Imagine you own a café and your ambition is that customers leave your establishment with their batteries recharged, stress released or full of optimism for the day. That is what you are selling.
However, on the menu you have coffee, tea, homemade yoghurt, chia biscuits — perhaps even yoga and massage. That is what you are also selling.
So when do you use the first list (battery recharge etc.) and when do you use the second list (coffee etc.)? And what has this got to do with a data platform?
This short article describes how the understanding of the data platform products and services developed during the first 1,5 years of the data platform’s life in Danske Bank. The main take away is that more than one level is needed: both a detailed practical catalogue and high-level utilities or capabilities.
Might very well be that you have approached the challenge of building a data platform product catalogue differently. Please comment and include links to other approaches.
When data volumes grow and data consumer numbers grow: enter the data platform
As organizations advance in their digital transformation, the relevance of data to understand customer needs and preferences grows. Digital channels become the way customers use companies’ services and products. Data volumes grow on so many levels and so does the number of consumers in an organization.
The purpose of the data platform is to bring data — together with appropriate tooling — to hungry consumers in a fashion that is cost efficient through scale, generates network effects, and offers complementary products. Cost efficiency includes finding the sweet spot where self service and governance balance.
Both digital native organizations and more traditional organizations embarking on a digital transformation are now building data platforms. Banking organizations have advanced to build their first generations of data platforms in recent 2–3 years to accommodate the growing enterprise-wide need for data-driven decision-making. This activity has to deal with the historical context: There are already multiple existing solutions that have been established to drive data-driven decision making in a pre-digital era; spread around the organization solving various use cases. Compare the situation in digital native companies, where data platforms have been built and grown together with the enterprise.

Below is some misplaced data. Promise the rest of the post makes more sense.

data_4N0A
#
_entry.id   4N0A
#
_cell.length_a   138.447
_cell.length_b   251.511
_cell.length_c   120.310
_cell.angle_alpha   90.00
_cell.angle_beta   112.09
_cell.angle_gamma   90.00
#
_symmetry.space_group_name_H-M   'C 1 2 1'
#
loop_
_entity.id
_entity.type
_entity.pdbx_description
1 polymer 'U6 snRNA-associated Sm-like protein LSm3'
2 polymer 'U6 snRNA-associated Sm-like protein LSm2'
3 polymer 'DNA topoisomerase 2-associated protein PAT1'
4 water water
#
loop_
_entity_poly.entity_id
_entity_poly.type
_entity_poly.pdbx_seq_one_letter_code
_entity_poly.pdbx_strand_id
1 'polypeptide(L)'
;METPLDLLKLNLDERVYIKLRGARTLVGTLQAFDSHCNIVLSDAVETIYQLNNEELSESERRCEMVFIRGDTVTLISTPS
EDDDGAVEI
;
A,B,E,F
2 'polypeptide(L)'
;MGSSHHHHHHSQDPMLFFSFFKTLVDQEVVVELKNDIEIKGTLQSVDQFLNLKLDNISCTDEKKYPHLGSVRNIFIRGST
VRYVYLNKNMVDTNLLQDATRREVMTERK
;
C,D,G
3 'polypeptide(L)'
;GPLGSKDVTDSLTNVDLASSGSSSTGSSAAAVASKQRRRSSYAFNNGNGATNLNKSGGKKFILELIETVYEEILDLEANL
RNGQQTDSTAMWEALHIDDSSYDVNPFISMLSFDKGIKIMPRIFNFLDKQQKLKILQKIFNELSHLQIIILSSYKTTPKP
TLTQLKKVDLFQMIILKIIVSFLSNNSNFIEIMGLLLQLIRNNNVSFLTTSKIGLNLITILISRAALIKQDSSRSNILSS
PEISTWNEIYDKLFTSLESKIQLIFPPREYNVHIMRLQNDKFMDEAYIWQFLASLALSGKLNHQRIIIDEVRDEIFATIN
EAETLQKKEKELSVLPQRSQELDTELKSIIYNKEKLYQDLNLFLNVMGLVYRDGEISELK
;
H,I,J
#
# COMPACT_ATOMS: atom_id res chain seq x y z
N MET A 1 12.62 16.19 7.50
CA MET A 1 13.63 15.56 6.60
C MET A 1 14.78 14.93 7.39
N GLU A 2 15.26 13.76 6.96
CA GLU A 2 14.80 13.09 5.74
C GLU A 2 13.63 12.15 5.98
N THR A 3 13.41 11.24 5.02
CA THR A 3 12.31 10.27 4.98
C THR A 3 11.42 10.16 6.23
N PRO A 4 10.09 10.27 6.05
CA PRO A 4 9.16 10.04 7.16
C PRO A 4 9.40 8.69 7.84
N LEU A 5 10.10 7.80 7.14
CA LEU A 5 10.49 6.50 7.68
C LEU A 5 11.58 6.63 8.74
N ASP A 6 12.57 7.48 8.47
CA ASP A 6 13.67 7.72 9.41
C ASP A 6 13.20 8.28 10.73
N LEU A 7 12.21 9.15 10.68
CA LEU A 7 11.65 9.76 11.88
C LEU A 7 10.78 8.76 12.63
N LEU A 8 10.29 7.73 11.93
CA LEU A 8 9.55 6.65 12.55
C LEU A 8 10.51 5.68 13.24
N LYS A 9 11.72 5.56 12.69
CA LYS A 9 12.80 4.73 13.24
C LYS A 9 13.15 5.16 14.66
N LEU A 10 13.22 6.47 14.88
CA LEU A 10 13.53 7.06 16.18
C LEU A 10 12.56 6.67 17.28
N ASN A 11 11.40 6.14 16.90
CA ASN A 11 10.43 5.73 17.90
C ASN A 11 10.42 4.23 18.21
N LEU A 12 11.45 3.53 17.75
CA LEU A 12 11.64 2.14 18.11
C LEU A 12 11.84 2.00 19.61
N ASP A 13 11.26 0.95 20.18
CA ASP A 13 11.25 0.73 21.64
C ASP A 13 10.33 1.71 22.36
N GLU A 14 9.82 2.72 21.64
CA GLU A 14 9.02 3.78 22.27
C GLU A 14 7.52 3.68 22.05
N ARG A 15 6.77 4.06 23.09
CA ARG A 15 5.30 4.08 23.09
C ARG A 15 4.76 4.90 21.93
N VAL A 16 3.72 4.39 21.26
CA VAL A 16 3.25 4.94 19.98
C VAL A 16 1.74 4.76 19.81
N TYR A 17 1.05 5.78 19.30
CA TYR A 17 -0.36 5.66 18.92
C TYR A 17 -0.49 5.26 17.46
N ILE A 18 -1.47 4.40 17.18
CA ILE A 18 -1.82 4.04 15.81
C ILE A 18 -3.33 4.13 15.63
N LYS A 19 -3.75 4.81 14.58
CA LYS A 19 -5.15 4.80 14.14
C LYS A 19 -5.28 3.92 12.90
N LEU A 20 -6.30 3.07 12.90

In Danske Bank, we started the endeavour in 2019 of bringing together main solutions and tools in use in the organization. This article describes how the understanding of the data platform products and services developed during the first 1,5 years of the data platform’s lifecycle. We learned a lot and also have our share of hindsight about what could have been done differently, but the overall conclusion is that for anyone building or developing a data platform, a product-centric perspective is strongly encouraged. Not much is published about this topic yet, which is surprising given its importance and complexity.
2019: Data platform products as utilities or generic services
The data platform was established in Danske Bank by bringing together a number of core banking data solutions that had previously been managed separately as part of local, more or less vertically integrated teams consisting of business users, analysts, data engineers, and software engineers. Without going into details with the solution stack, it was comprehensive in terms of the variety of storage, processing and tooling. In cases where the solutions were shared among several teams, the coordination was minimal or a bit above.
We applied Gartner’s 4-tier capability framework as the reference point to describe what a data platform should deliver. In a concise overview, this explained who the user groups were and what the data platform would provide for them. We had two broad user groups and two modes of working (Innovation mode and Execution mode).